Blanc was eventually signed to an exclusive contract with Warner Bros. (who had acquired the rights to Looney Tunes), but prior to that he was hired to perform the voice of Gideon the Cat in Disney's Pinocchio. Disney ended up deciding that Gideon should be a mute character, however, and all of Blanc's work, except for a solitary hiccup, ended up on the cutting room floor. Blanc also created the trademark voice and laugh for Walter Lantz's Woody Woodpecker, but stopped voicing the character after signing the contract with Warner Bros.

During World War II, Blanc provided the voice of Private Snafu in training films for the soldiers.

Blanc continued working for Warner Bros. after his exclusive contract ended in 1960, but also began providing voices for Hanna-Barbera cartoons. His most famous roles for Hanna-Barbera were Barney Rubble and Dino for The Flintstones and Mr. Cosmo Spacely for The Jetsons. He was also the voice of Secret Squirrel, Speed Buggy, and Captain Caveman, and provided voices for The Perils of Penelope Pitstop and Wally Gator. From 1963 to 1967, Blanc provided voice effects for Chuck Jones' Tom and Jerry series. Blanc was also the first voice of Froot Loops "spokesman" Toucan Sam.

On January 24, 1961, Blanc was driving on Sunset Boulevard when his sports car collided head-on with a car driven by 18-year-old college student Arthur Rolston. Rolston suffered minor inuries, but Blanc was rushed to the UCLA Medical Center with a triple skull fracture that left him in a coma for two weeks, as well as fractures to both legs and the pelvis. Noel Blanc was able to "ghost" several Warner Bros. cartoon tracks while his father recovered, but at the time of the accident Blanc was also serving as the voice of Barney Rubble in The Flintstones. Daws Butler provided the voice of Barney for a few episodes, after which the show's producers set up recording equipment in Blanc's hospital room and later at his home to allow him to work from there. Some of the recordings were made while he was in a full-body cast and flat on his back, with his Flintstones co-stars gathered around him. He also returned to The Jack Benny Program to film the program's 1961 Christmas show, moving around via crutches and a wheelchair.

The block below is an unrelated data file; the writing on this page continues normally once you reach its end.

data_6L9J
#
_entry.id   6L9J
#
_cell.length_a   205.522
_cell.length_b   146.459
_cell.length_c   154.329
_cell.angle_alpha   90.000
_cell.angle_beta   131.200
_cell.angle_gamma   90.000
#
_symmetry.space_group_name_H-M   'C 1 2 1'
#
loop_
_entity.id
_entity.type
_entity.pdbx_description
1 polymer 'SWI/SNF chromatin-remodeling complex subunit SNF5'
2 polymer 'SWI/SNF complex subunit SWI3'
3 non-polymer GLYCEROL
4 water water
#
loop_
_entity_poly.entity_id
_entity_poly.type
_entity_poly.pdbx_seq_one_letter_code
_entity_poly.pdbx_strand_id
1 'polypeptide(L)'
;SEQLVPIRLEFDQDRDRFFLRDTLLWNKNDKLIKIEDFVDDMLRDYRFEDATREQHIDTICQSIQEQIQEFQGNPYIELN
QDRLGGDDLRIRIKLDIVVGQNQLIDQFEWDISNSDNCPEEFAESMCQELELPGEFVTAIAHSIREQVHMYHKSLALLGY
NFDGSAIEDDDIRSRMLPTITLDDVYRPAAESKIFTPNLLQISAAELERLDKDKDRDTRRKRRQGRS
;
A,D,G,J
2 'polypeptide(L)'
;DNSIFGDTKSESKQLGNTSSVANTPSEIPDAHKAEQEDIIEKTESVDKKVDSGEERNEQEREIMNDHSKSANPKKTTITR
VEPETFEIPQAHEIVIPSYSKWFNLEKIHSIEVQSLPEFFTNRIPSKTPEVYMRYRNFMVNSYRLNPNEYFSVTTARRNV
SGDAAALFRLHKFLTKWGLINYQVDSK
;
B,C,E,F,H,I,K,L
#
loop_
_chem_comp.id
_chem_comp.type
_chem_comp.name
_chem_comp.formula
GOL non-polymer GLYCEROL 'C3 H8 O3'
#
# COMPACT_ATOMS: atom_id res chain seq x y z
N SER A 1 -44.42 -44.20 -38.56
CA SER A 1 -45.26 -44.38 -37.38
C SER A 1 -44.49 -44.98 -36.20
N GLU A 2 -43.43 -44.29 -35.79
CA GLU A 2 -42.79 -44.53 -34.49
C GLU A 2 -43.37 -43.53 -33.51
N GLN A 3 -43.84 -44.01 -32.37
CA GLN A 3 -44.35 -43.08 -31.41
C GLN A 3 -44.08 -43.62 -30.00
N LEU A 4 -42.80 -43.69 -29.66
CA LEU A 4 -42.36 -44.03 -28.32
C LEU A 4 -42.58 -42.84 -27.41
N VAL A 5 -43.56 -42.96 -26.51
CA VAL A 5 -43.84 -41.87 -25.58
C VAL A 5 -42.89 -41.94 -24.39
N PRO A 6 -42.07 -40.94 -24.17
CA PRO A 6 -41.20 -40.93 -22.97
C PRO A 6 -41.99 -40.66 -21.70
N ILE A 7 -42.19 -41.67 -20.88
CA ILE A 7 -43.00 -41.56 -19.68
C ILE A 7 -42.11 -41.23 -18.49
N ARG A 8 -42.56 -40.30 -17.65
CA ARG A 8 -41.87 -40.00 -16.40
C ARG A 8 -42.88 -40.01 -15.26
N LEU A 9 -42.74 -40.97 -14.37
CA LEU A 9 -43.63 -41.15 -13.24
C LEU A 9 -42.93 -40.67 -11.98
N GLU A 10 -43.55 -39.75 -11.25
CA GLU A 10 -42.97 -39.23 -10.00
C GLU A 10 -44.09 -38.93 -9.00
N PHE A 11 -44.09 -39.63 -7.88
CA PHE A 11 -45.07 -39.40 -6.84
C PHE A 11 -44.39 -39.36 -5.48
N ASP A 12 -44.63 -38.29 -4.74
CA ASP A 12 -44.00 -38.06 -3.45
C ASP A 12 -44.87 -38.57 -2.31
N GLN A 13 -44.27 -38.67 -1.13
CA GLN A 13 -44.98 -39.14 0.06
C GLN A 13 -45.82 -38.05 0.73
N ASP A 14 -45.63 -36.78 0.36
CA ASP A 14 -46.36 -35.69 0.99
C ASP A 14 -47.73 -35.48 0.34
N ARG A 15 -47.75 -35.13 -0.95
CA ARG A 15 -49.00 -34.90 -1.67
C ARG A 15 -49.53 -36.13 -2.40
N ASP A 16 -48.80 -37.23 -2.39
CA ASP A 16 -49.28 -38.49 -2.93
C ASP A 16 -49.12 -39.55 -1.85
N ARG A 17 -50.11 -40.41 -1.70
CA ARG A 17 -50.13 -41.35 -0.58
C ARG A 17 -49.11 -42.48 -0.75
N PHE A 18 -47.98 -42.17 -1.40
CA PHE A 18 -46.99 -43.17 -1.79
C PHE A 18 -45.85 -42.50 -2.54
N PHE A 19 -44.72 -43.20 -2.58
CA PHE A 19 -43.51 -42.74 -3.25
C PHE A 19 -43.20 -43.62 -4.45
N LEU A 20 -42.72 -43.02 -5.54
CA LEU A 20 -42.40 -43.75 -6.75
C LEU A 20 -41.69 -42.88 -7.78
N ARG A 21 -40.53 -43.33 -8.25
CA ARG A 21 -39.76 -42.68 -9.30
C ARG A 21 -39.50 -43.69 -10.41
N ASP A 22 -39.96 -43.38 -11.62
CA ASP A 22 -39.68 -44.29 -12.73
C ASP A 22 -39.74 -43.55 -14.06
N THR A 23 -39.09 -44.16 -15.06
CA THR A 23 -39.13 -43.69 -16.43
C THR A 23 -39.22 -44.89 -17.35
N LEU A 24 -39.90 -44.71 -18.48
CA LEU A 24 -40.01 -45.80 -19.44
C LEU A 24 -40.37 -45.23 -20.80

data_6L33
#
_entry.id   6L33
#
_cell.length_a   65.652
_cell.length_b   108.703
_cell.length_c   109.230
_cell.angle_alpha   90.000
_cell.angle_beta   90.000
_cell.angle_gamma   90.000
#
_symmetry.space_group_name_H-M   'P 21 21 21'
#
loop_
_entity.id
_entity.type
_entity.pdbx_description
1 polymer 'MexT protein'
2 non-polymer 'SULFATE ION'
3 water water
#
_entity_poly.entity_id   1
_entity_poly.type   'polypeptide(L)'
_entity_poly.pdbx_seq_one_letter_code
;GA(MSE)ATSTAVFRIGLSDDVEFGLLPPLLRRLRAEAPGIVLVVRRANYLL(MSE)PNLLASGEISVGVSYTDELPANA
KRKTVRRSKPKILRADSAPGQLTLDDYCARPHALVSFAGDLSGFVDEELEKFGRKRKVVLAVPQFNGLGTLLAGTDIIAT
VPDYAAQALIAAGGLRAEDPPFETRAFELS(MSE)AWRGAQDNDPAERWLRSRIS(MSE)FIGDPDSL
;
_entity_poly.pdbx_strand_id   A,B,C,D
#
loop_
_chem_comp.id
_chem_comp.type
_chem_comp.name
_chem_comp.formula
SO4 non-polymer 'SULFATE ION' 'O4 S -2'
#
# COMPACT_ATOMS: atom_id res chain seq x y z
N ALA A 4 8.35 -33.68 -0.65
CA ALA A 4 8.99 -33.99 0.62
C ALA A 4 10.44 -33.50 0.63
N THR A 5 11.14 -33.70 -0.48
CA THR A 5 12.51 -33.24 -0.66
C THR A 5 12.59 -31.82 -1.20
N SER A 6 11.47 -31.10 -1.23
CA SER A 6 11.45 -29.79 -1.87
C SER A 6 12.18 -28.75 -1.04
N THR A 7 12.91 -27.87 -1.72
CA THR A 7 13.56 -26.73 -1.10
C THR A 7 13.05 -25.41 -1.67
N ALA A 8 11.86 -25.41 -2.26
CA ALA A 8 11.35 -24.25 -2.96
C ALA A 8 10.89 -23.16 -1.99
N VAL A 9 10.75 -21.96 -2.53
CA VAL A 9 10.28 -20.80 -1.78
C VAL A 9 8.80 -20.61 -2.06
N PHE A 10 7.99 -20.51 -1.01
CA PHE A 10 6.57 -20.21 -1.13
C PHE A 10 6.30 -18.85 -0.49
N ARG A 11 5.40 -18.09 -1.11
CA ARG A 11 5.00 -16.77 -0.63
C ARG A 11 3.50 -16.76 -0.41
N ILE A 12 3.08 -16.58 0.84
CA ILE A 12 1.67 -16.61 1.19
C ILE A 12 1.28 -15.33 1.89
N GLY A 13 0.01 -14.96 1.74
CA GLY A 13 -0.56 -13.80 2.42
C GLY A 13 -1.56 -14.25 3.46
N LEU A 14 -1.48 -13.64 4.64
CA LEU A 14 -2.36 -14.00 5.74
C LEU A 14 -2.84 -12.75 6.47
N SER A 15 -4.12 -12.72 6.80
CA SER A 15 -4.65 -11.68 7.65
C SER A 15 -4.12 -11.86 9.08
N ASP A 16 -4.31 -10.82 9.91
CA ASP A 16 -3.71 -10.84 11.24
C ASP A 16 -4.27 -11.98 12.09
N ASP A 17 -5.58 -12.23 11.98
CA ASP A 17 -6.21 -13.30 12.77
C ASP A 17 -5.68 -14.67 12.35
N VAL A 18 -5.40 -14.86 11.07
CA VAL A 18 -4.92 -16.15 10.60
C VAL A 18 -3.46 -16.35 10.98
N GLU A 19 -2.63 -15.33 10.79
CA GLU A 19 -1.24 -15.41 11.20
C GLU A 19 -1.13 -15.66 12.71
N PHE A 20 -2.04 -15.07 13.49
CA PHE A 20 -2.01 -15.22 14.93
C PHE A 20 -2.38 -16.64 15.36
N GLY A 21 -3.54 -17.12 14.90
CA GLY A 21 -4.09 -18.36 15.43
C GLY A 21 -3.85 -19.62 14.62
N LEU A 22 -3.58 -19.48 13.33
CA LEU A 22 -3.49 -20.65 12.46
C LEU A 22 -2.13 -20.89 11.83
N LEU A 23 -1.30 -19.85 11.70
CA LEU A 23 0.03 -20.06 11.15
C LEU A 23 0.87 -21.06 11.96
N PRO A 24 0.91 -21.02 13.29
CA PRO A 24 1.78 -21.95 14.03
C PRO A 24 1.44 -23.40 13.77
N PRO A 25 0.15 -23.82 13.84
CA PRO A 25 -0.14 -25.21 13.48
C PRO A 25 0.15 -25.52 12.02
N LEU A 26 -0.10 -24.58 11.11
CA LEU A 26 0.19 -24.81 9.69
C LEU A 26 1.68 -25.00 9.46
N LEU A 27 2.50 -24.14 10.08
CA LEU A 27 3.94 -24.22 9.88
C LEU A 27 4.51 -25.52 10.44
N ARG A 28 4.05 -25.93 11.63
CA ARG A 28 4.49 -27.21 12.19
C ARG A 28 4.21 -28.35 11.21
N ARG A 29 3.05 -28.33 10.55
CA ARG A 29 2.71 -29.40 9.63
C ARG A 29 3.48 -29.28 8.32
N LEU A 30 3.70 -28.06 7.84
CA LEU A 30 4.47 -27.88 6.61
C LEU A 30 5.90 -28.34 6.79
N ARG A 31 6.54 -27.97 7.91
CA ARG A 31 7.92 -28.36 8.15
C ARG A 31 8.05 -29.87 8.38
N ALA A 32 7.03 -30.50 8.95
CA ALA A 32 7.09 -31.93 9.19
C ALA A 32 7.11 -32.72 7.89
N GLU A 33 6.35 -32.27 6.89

Later Work

Blanc's television cartoon work had lessened by the mid-1970s, but by then he and his son had formed their own production company, which produced commercials for Kool Aid, Raid, Chrysler, the American Cancer Society, etc.

Throughout the 1980s, Blanc performed his Looney Tunes characters for bridging sequences in various compilation films of Golden-Age era Warner Bros. cartoons. His final performances in Looney Tunes roles was in Daffy Duck's Quackbusters and Disney's Who Framed Roger Rabbit, both of which were released in 1988.

After spending most of two seasons (1979-1981) voicing the robot Twiki in Buck Rogers in the 25th Century, Blanc's last original character was Heathcliff, in the early 1980s. In the 1983 live-action film Strange Brew, Blanc voiced the father of Bob and Doug MacKenzie, at the request of comedian Rick Moranis.

Mel Blanc died in Los Angeles on July 10, 1989. He is buried in Hollywood Forever Cemetery.

Mel Blanc's tombstone

The Internet Movie Database

World War II

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This page was last updated on 07/10/2018.